121. 121. A visual display panel as claimed in any of claims 109 to 120 characterised in that the panel comprises an electro-optical medium.
  122. 122. A visual display panel as claimed in claim 121 characterised in that the panel comprises a pair of panel substrates of transparent material, and the electro-optical medium is located sandwiched between the respective substrates.
  123. 123. A visual display panel as claimed in claim 122 characterised in that one of the substrates is patterned with a plurality of row electrodes, and the other substrate is patterned with a plurality of column electrodes, so that the respective row and column electrodes co-operate for defining the pixels.
  124. 124. A visual display panel as claimed in claim 123 characterised in that the electrodes are of a transparent material.
  125. 125. A visual display panel as claimed in claim 123 or 124 characterised in that the electrodes on the respective substrates are patterned from a layer of idium tin oxide formed on the respective substrates.
  126. 126. A visual display panel as claimed in any of claims 123 to 125 characterised in that the electrodes on the respective substrates define respective patterned areas, and when co-operating to form the pixels the respective patterned areas define a common patterned area which is common to each of the respective patterned areas, and the pixels are defined within the common patterned area.
  127. 127. A visual display panel as claimed in claim 126 characterised in that the electro-optical medium is contained within the common patterned area.
  128. 128. A visual display panel as claimed in any of claims 123 to 127 characterised in that at least one track carrying portion extends from the patterned area of each substrate, and a connecting means is carried on each track carrying portion, a plurality of tracks are patterned on each track carrying portion for connecting the electrodes of the corresponding substrate to the corresponding connecting means for facilitating addressing of the electrodes through the connecting means.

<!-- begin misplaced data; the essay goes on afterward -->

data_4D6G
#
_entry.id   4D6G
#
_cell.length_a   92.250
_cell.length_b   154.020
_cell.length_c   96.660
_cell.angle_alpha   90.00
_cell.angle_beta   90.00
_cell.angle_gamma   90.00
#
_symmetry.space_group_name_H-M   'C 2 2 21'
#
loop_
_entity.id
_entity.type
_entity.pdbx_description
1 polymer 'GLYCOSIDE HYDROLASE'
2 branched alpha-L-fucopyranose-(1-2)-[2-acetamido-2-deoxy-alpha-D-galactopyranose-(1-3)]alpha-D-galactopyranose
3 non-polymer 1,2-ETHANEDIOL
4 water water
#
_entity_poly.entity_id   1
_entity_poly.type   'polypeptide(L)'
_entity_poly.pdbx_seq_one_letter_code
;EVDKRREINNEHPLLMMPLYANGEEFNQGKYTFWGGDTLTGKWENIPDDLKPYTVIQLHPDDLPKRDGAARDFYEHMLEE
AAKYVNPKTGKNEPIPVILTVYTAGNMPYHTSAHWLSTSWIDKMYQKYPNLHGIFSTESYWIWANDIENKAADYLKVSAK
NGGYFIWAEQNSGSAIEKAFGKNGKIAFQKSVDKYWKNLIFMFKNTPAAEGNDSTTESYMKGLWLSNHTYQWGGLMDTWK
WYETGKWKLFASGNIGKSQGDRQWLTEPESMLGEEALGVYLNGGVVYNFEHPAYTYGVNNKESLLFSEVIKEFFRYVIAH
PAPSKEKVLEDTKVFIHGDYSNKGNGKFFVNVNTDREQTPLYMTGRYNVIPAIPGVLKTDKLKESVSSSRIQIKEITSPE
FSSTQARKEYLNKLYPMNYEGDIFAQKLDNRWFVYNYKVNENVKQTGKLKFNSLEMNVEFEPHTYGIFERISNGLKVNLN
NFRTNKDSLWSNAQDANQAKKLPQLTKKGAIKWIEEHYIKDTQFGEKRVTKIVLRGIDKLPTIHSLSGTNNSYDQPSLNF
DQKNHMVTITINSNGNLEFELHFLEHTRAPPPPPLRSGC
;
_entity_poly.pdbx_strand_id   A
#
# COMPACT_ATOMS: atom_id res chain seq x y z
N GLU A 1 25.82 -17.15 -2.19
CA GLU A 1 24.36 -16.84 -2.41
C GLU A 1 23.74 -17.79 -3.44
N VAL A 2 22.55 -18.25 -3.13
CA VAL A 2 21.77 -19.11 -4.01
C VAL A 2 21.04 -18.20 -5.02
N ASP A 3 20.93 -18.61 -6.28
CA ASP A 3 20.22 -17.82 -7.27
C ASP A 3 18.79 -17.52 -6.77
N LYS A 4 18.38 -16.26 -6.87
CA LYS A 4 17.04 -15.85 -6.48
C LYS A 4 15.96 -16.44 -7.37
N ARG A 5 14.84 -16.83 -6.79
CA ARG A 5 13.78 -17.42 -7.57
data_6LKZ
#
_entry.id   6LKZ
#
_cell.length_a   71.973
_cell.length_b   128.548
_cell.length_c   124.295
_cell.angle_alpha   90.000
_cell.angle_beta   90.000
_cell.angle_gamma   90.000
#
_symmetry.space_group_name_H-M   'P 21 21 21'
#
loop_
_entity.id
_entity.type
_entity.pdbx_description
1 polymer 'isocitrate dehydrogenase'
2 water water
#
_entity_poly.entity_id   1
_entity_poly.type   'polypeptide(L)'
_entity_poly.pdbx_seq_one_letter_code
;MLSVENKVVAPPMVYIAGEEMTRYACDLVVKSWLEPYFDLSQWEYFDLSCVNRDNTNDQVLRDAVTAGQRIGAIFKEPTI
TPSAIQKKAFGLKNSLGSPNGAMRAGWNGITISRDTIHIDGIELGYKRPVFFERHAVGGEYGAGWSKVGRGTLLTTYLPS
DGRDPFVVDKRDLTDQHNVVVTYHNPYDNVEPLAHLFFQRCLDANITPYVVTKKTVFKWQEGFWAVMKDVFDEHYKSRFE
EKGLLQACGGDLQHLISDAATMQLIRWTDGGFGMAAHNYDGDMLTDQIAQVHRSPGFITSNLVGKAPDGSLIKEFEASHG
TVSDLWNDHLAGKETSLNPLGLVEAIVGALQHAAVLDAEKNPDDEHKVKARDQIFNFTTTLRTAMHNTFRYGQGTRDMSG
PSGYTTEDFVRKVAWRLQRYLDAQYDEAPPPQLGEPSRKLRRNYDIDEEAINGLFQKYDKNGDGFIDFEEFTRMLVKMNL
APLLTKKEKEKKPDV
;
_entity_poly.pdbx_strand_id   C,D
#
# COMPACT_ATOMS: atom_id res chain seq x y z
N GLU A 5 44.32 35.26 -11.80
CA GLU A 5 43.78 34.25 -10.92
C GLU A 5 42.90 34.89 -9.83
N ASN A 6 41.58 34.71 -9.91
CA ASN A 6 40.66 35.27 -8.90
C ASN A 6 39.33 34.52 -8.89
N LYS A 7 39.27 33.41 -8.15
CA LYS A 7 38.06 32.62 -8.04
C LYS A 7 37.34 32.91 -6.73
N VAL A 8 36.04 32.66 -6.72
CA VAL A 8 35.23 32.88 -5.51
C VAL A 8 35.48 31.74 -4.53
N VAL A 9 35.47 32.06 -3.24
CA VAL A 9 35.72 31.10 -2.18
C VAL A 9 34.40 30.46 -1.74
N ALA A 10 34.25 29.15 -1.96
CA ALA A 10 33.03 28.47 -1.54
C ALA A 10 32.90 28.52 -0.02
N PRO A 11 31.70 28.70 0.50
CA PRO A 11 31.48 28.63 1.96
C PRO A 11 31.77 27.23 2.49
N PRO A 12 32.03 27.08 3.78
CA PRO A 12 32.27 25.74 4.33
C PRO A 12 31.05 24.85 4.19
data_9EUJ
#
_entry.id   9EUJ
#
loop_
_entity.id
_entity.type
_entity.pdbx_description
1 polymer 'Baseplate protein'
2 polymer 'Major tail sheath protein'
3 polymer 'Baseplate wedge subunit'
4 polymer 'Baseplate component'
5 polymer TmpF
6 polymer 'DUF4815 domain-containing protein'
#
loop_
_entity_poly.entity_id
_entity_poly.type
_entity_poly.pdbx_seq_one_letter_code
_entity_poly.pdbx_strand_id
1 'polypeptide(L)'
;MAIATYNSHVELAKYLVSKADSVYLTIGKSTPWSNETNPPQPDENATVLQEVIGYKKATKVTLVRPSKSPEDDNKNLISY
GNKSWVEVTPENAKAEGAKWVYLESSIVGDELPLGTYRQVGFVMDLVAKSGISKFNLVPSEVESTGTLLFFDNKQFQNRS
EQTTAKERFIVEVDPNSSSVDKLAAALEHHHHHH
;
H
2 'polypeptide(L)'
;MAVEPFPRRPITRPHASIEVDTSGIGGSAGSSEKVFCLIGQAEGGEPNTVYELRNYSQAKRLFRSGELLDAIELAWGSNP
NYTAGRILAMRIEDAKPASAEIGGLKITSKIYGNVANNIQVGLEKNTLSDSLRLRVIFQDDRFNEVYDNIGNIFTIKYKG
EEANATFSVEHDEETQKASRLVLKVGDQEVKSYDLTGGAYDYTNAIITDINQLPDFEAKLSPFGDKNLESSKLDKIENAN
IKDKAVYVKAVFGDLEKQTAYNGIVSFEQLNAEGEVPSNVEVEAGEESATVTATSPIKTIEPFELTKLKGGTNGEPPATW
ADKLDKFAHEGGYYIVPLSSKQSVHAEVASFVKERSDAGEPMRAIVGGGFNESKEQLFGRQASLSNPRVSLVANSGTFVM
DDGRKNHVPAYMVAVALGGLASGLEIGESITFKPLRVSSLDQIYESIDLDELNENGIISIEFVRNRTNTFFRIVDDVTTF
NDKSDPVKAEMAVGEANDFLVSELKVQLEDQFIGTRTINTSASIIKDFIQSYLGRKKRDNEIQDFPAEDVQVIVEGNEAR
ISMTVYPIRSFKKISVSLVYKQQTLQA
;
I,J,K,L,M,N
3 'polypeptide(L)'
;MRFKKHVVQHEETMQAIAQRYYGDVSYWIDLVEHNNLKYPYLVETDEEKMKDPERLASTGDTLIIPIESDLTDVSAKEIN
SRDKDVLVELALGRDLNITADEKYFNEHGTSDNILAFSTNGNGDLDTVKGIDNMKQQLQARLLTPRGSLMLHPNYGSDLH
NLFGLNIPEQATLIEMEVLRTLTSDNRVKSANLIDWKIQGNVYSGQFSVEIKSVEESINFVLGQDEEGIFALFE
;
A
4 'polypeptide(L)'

129. 129. A visual display panel as claimed in claim 128 characterised in that the connecting means of each track carrying portion is located towards an edge of the track carrying portion.
  130. 130. A visual display panel as claimed in claim 128 or 129 characterised in that the track carrying portion of one of the substrates extends to one side of the patterned area thereof.
  131. 131. A visual display panel as claimed in claim 130 characterised in that a pair of track carrying portions extend from respective opposite sides of the patterned area of one of the substrates.
  132. 132. A visual display a panel as claimed in any of claims 128 to 131 characterised in that the connecting means on the respective track carrying portions are located adjacent edges of the respective track carrying portions, which are adjacent each other.
  133. 133. A visual display panel as claimed in any of claims 128 to 132 characterised in that the track carrying portion of one of the substrates extends upwardly from the patterned area of the substrate.
  134. 134. A visual display panel as claimed in claim 128 characterised in that respective track carrying portions extend from one of the substrates upwardly and downwardly from the patterned area thereof.
  135. 135. A visual display panel as claimed in any of claims 128 to 134 characterised in that each respective track carrying portion extends to a peripheral edge of the window pane so that the connecting means can be located within a frame of the window.
  136. 136. A visual display panel as claimed in any of claims 128 to 135 characterised in that the electrically conductive tracks on each track carrying portion are patterned from a layer of idium tin oxide formed on the respective substrates.
  137. 137. A visual display panel as claimed in any of claims 123 to 136 characterised in that the pixels are operable between the respective first and second states by applying or removing a voltage to or from the respective electrodes which define the pixels, the state of which are to be changed.
  138. 138. A visual display panel as claimed in any of claims 123 to 137 characterised in that the pixels are operated from the second state to the first state by applying a voltage across the electrodes defining the pixels the state of which are to be changed from the second state to the first state.